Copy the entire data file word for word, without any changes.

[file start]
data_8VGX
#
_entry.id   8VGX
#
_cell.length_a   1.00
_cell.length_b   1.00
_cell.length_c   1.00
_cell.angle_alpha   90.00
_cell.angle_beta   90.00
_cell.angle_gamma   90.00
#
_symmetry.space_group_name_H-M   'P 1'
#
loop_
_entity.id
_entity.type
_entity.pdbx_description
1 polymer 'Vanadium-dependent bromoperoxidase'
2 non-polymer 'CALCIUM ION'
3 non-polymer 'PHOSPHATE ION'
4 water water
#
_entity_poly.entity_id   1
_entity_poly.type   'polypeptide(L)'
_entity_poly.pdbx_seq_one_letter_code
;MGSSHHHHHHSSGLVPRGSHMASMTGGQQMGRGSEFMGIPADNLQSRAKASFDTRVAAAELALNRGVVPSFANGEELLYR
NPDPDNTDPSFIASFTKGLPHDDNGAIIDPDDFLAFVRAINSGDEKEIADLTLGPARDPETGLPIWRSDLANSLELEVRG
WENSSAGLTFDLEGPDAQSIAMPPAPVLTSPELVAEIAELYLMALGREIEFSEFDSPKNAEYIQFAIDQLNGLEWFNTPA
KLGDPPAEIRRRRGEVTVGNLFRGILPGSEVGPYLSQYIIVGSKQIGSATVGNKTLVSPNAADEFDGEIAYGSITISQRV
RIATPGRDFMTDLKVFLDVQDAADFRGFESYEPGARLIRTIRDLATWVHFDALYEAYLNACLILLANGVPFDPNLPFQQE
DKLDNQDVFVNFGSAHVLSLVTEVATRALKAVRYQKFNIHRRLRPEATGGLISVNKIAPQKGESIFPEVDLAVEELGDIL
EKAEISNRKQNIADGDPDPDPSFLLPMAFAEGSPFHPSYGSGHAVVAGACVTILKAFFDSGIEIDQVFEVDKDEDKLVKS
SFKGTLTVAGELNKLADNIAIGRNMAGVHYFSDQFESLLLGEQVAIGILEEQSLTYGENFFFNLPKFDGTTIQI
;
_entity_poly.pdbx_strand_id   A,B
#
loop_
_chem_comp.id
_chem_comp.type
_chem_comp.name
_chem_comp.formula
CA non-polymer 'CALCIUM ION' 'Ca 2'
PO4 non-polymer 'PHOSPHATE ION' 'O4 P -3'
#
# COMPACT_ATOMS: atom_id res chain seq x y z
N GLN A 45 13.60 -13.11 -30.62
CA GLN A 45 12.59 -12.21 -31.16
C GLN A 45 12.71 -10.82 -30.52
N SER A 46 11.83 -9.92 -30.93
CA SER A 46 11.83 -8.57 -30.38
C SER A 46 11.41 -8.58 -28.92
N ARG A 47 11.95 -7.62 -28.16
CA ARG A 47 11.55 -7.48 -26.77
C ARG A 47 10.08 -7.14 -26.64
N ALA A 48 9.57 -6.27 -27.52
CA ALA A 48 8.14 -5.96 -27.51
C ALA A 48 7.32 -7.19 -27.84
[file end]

data_8VGX
#
_entry.id   8VGX
#
_cell.length_a   1.00
_cell.length_b   1.00
_cell.length_c   1.00
_cell.angle_alpha   90.00
_cell.angle_beta   90.00
_cell.angle_gamma   90.00
#
_symmetry.space_group_name_H-M   'P 1'
#
loop_
_entity.id
_entity.type
_entity.pdbx_description
1 polymer 'Vanadium-dependent bromoperoxidase'
2 non-polymer 'CALCIUM ION'
3 non-polymer 'PHOSPHATE ION'
4 water water
#
_entity_poly.entity_id   1
_entity_poly.type   'polypeptide(L)'
_entity_poly.pdbx_seq_one_letter_code
;MGSSHHHHHHSSGLVPRGSHMASMTGGQQMGRGSEFMGIPADNLQSRAKASFDTRVAAAELALNRGVVPSFANGEELLYR
NPDPDNTDPSFIASFTKGLPHDDNGAIIDPDDFLAFVRAINSGDEKEIADLTLGPARDPETGLPIWRSDLANSLELEVRG
WENSSAGLTFDLEGPDAQSIAMPPAPVLTSPELVAEIAELYLMALGREIEFSEFDSPKNAEYIQFAIDQLNGLEWFNTPA
KLGDPPAEIRRRRGEVTVGNLFRGILPGSEVGPYLSQYIIVGSKQIGSATVGNKTLVSPNAADEFDGEIAYGSITISQRV
RIATPGRDFMTDLKVFLDVQDAADFRGFESYEPGARLIRTIRDLATWVHFDALYEAYLNACLILLANGVPFDPNLPFQQE
DKLDNQDVFVNFGSAHVLSLVTEVATRALKAVRYQKFNIHRRLRPEATGGLISVNKIAPQKGESIFPEVDLAVEELGDIL
EKAEISNRKQNIADGDPDPDPSFLLPMAFAEGSPFHPSYGSGHAVVAGACVTILKAFFDSGIEIDQVFEVDKDEDKLVKS
SFKGTLTVAGELNKLADNIAIGRNMAGVHYFSDQFESLLLGEQVAIGILEEQSLTYGENFFFNLPKFDGTTIQI
;
_entity_poly.pdbx_strand_id   A,B
#
loop_
_chem_comp.id
_chem_comp.type
_chem_comp.name
_chem_comp.formula
CA non-polymer 'CALCIUM ION' 'Ca 2'
PO4 non-polymer 'PHOSPHATE ION' 'O4 P -3'
#
# COMPACT_ATOMS: atom_id res chain seq x y z
N GLN A 45 13.60 -13.11 -30.62
CA GLN A 45 12.59 -12.21 -31.16
C GLN A 45 12.71 -10.82 -30.52
N SER A 46 11.83 -9.92 -30.93
CA SER A 46 11.83 -8.57 -30.38
C SER A 46 11.41 -8.58 -28.92
N ARG A 47 11.95 -7.62 -28.16
CA ARG A 47 11.55 -7.48 -26.77
C ARG A 47 10.08 -7.14 -26.64
N ALA A 48 9.57 -6.27 -27.52
CA ALA A 48 8.14 -5.96 -27.51
C ALA A 48 7.32 -7.19 -27.84